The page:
Renault says Red Bull split removes "eccentric" work
Renault believes its Formula 1 engine project will have more focus and less "confusion" once it stops having to fulfil the "eccentric" requests sometimes made by Red Bull.
The long-running Red Bull-Renault partnership will come to an end after the current season, with Red Bull switching to Honda engines for 2019.
Renault Sport F1 boss Cyril Abiteboul has claimed that his company's desire to work with Red Bull led to compromises with its engine design to suit the team's aerodynamic needs.
The French manufacturer's development work on its F1 engine also had to incorporate special testing for Red Bull, which has a different fuel supplier to Renault's works team and its other customer McLaren.
Abiteboul told Motorsport.com that the impact of supplying two teams instead of three next season "isn't massive" but said "when we had to find compromises between McLaren, the factory team and Red Bull, frankly, we sometimes lost a lot of time and it could be confusing".
"We knew how to work together extremely well," said Abiteboul of Red Bull. "The processes were well established, the communication lines were well established.
"On the other hand, Red Bull was quite a large team, and a very demanding one, with high expectations.
"It sometimes required some additional effort for our guys, with compromises between their requests and the priority that is naturally given to Enstone's wishes, especially regarding the engine/chassis integration.
"We often spent a bit of time and energy managing their requests which, sometimes, could be a bit eccentric.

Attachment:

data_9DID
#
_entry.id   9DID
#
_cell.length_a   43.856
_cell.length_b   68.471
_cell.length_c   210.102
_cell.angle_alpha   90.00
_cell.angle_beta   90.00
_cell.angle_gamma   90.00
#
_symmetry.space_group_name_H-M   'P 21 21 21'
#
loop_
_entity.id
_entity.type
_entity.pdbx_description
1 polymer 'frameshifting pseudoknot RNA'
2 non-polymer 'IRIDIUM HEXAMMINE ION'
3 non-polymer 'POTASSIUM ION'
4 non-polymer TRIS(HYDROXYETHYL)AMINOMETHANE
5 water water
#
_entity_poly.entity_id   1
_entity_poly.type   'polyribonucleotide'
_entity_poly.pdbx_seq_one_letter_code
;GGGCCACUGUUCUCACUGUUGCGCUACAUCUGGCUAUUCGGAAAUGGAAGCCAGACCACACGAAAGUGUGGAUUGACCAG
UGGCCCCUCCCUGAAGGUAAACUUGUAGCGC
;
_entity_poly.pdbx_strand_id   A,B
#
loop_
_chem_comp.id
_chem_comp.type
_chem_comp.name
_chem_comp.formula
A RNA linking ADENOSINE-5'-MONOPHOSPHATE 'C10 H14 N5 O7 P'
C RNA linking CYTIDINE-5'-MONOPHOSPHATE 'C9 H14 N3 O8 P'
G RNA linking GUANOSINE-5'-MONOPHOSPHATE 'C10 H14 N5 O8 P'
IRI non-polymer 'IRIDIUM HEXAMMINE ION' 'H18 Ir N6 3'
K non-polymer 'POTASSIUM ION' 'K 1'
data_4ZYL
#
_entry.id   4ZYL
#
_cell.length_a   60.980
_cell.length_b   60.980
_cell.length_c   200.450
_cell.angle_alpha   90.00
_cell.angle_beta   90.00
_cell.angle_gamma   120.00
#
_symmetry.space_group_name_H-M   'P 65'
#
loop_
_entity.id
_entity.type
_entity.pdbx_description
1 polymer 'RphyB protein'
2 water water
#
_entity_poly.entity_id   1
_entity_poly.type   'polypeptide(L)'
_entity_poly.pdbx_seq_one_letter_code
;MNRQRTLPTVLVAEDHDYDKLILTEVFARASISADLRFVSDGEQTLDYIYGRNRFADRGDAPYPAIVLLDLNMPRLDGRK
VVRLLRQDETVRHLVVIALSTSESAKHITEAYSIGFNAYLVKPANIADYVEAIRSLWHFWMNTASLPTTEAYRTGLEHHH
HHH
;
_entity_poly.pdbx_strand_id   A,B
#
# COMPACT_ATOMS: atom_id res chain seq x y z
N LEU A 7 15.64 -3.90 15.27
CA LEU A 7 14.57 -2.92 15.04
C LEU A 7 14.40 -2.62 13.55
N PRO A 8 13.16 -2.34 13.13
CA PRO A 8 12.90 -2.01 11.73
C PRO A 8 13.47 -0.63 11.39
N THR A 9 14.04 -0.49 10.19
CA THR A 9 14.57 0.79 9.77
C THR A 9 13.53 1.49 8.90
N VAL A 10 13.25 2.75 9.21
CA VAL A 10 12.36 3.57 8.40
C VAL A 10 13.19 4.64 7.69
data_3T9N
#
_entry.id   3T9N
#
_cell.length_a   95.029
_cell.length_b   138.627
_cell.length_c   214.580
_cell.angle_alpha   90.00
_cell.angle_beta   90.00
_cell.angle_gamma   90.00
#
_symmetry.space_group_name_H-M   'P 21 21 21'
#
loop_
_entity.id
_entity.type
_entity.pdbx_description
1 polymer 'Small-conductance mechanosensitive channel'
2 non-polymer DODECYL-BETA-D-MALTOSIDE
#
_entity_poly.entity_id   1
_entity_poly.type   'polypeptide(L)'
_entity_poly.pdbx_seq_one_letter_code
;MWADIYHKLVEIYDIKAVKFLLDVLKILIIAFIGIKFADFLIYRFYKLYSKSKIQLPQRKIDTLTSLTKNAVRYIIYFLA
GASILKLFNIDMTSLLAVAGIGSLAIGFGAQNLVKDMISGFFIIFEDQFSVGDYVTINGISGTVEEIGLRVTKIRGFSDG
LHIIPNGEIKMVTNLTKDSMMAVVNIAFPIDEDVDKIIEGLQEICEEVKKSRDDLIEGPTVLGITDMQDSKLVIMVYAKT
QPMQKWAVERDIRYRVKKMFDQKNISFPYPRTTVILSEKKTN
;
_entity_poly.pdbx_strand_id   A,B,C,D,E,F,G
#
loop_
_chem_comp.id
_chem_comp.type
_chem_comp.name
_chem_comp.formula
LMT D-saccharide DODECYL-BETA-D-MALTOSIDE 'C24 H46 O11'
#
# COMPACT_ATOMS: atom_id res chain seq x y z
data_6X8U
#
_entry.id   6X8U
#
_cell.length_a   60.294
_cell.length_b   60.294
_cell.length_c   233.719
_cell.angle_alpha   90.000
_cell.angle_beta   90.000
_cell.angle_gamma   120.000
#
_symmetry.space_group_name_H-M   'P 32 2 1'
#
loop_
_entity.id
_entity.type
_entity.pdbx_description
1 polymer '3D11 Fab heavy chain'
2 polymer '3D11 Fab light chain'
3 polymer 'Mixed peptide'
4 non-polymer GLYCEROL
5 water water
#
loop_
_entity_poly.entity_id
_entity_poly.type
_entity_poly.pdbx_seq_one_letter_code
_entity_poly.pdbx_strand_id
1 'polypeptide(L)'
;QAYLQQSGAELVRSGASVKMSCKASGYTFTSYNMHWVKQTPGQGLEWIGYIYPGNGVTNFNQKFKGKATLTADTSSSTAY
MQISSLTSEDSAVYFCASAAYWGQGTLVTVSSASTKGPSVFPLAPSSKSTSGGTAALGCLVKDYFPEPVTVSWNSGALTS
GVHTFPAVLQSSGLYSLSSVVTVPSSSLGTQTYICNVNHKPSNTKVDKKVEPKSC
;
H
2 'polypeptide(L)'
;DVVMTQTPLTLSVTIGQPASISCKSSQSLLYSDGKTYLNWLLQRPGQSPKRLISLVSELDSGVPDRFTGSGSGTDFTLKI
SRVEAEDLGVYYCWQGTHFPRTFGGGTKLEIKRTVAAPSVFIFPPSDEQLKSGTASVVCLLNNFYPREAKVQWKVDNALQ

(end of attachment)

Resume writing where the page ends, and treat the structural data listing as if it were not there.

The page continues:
"It will allow us to focus. This essentially is what will change."
Red Bull has regularly built one of F1's strongest chassis for almost 10 years, with an emphasis on aerodynamic performance under the technical leadership of Adrian Newey.
Abiteboul said it was Red Bull's aero work that prompted the requests that he explained were "eccentric from an engine supplier's point of view" but not something Renault needs "to worry about anymore".
Renault's focus will now be on developing the engine for its car with an "open dialogue" with McLaren, as well as working out how to deploy its trackside staff that has been embedded within Red Bull.
He said: "We understand it, looking at the global optimisation of performance, but it's always a huge challenge to find a compromise between one's optimum and the other's optimum.
"Sometimes, it really caused problems. These things improved with time. I think the worst was 2014, we weren't doing well at all with the cooling.
"We often discuss the exhausts' position, because look at a Red Bull and look at a Renault, you can see the car's aero is different.
"The Red Bull is much better, it's obvious. It's [been] a massive challenge on the engine side."
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